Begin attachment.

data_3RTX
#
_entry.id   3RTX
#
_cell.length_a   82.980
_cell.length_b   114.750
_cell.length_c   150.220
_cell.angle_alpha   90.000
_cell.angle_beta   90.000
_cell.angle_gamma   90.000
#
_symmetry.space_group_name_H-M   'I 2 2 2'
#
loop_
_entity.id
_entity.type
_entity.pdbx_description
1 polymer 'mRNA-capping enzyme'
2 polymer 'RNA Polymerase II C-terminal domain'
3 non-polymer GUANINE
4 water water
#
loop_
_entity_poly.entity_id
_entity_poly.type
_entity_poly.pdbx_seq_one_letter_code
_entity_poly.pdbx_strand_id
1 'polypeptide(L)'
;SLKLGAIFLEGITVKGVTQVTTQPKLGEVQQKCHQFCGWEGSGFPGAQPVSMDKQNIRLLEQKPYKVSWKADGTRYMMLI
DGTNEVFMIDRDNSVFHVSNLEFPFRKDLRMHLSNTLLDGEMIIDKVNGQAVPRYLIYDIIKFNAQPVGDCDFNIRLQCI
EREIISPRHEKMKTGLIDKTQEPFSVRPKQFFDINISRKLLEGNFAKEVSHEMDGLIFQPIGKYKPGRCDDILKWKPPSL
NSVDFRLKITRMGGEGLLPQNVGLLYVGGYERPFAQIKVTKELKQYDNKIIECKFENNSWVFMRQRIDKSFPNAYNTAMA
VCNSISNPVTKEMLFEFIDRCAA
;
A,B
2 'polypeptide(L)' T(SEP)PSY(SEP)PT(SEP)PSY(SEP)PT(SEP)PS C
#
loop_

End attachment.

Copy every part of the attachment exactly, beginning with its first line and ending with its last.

data_3RTX
#
_entry.id   3RTX
#
_cell.length_a   82.980
_cell.length_b   114.750
_cell.length_c   150.220
_cell.angle_alpha   90.000
_cell.angle_beta   90.000
_cell.angle_gamma   90.000
#
_symmetry.space_group_name_H-M   'I 2 2 2'
#
loop_
_entity.id
_entity.type
_entity.pdbx_description
1 polymer 'mRNA-capping enzyme'
2 polymer 'RNA Polymerase II C-terminal domain'
3 non-polymer GUANINE
4 water water
#
loop_
_entity_poly.entity_id
_entity_poly.type
_entity_poly.pdbx_seq_one_letter_code
_entity_poly.pdbx_strand_id
1 'polypeptide(L)'
;SLKLGAIFLEGITVKGVTQVTTQPKLGEVQQKCHQFCGWEGSGFPGAQPVSMDKQNIRLLEQKPYKVSWKADGTRYMMLI
DGTNEVFMIDRDNSVFHVSNLEFPFRKDLRMHLSNTLLDGEMIIDKVNGQAVPRYLIYDIIKFNAQPVGDCDFNIRLQCI
EREIISPRHEKMKTGLIDKTQEPFSVRPKQFFDINISRKLLEGNFAKEVSHEMDGLIFQPIGKYKPGRCDDILKWKPPSL
NSVDFRLKITRMGGEGLLPQNVGLLYVGGYERPFAQIKVTKELKQYDNKIIECKFENNSWVFMRQRIDKSFPNAYNTAMA
VCNSISNPVTKEMLFEFIDRCAA
;
A,B
2 'polypeptide(L)' T(SEP)PSY(SEP)PT(SEP)PSY(SEP)PT(SEP)PS C
#
loop_